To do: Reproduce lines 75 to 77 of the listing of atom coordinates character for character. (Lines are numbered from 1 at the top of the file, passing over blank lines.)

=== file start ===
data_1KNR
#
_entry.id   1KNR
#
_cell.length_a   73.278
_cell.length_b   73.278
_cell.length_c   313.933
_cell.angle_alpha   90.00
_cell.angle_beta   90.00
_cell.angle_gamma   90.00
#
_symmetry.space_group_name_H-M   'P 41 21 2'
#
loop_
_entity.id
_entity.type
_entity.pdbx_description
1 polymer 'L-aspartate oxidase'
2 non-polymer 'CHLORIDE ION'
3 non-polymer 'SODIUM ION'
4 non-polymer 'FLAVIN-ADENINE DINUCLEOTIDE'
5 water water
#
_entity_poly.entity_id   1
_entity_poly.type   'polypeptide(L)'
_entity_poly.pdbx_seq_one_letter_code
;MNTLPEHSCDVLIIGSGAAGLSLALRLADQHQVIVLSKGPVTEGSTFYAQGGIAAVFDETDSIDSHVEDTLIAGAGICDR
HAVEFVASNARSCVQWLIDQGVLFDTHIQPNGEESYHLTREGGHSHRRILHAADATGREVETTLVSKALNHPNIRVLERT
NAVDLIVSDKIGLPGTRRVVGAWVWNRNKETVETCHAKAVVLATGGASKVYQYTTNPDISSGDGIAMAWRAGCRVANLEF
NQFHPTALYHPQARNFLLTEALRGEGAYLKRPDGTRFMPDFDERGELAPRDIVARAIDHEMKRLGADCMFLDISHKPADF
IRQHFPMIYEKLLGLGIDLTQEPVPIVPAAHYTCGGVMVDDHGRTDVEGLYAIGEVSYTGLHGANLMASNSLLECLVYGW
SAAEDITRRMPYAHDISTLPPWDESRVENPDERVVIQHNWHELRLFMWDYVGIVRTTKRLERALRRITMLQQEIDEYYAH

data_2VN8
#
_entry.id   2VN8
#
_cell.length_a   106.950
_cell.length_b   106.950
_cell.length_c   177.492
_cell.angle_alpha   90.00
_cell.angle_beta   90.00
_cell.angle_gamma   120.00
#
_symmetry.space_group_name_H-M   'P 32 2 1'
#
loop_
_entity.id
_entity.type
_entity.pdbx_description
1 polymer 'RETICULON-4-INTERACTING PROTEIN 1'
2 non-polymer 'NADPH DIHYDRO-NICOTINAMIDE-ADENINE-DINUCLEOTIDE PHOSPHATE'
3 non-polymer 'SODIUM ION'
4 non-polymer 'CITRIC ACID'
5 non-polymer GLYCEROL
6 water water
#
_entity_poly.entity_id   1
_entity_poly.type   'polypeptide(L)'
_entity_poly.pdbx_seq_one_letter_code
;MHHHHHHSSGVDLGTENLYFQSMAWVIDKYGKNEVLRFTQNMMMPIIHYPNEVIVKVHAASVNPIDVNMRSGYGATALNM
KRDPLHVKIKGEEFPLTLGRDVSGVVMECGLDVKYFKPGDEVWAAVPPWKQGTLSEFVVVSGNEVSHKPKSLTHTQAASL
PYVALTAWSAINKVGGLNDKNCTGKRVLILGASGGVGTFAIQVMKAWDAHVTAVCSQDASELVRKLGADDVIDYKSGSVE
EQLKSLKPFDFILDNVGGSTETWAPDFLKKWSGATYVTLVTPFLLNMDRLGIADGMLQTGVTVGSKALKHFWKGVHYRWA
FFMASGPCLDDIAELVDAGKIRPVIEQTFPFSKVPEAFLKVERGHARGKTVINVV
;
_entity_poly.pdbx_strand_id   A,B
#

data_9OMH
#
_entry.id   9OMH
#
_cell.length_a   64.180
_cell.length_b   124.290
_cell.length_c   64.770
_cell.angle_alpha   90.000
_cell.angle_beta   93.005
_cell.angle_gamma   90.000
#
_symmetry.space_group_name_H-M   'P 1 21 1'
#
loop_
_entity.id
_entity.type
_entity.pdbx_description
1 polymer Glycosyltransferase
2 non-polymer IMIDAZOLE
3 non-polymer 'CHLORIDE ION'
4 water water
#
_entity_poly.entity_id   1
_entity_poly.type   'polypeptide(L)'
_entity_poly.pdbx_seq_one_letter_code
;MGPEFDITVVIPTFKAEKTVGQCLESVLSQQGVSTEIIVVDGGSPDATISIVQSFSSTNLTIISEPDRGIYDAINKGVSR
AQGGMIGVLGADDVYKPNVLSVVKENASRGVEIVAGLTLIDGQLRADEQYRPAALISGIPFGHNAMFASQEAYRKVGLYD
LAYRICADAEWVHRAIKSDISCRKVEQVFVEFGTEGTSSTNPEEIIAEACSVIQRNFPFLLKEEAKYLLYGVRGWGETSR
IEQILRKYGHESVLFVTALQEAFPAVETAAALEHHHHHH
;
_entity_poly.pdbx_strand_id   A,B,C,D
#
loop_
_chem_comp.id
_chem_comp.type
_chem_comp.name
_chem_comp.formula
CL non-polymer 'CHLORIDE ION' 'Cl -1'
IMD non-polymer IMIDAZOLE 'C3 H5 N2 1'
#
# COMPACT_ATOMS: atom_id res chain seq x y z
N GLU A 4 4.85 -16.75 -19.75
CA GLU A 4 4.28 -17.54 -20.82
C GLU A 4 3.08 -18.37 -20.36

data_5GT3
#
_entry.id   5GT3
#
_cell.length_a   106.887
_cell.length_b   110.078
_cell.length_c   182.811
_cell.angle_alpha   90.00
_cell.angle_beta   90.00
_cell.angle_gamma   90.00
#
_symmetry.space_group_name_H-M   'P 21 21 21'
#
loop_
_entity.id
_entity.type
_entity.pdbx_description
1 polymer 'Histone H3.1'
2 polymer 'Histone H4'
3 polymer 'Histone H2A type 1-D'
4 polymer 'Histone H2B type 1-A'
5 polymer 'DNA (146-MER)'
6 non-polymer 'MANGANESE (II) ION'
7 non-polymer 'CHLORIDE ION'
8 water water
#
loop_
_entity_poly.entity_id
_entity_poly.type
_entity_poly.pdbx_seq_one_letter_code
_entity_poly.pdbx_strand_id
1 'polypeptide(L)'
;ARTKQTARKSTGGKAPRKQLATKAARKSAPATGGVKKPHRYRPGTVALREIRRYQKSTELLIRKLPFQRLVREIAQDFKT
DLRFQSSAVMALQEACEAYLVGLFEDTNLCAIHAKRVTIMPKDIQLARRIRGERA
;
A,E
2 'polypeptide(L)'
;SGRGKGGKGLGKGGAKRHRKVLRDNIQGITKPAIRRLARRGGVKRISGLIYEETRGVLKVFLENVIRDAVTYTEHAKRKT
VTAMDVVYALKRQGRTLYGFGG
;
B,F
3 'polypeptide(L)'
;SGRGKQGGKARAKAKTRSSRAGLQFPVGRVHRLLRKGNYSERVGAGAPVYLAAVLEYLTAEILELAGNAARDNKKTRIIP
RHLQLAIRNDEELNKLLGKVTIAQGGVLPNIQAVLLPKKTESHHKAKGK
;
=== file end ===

_cell.angle_alpha   90.000
_cell.angle_beta   93.005
_cell.angle_gamma   90.000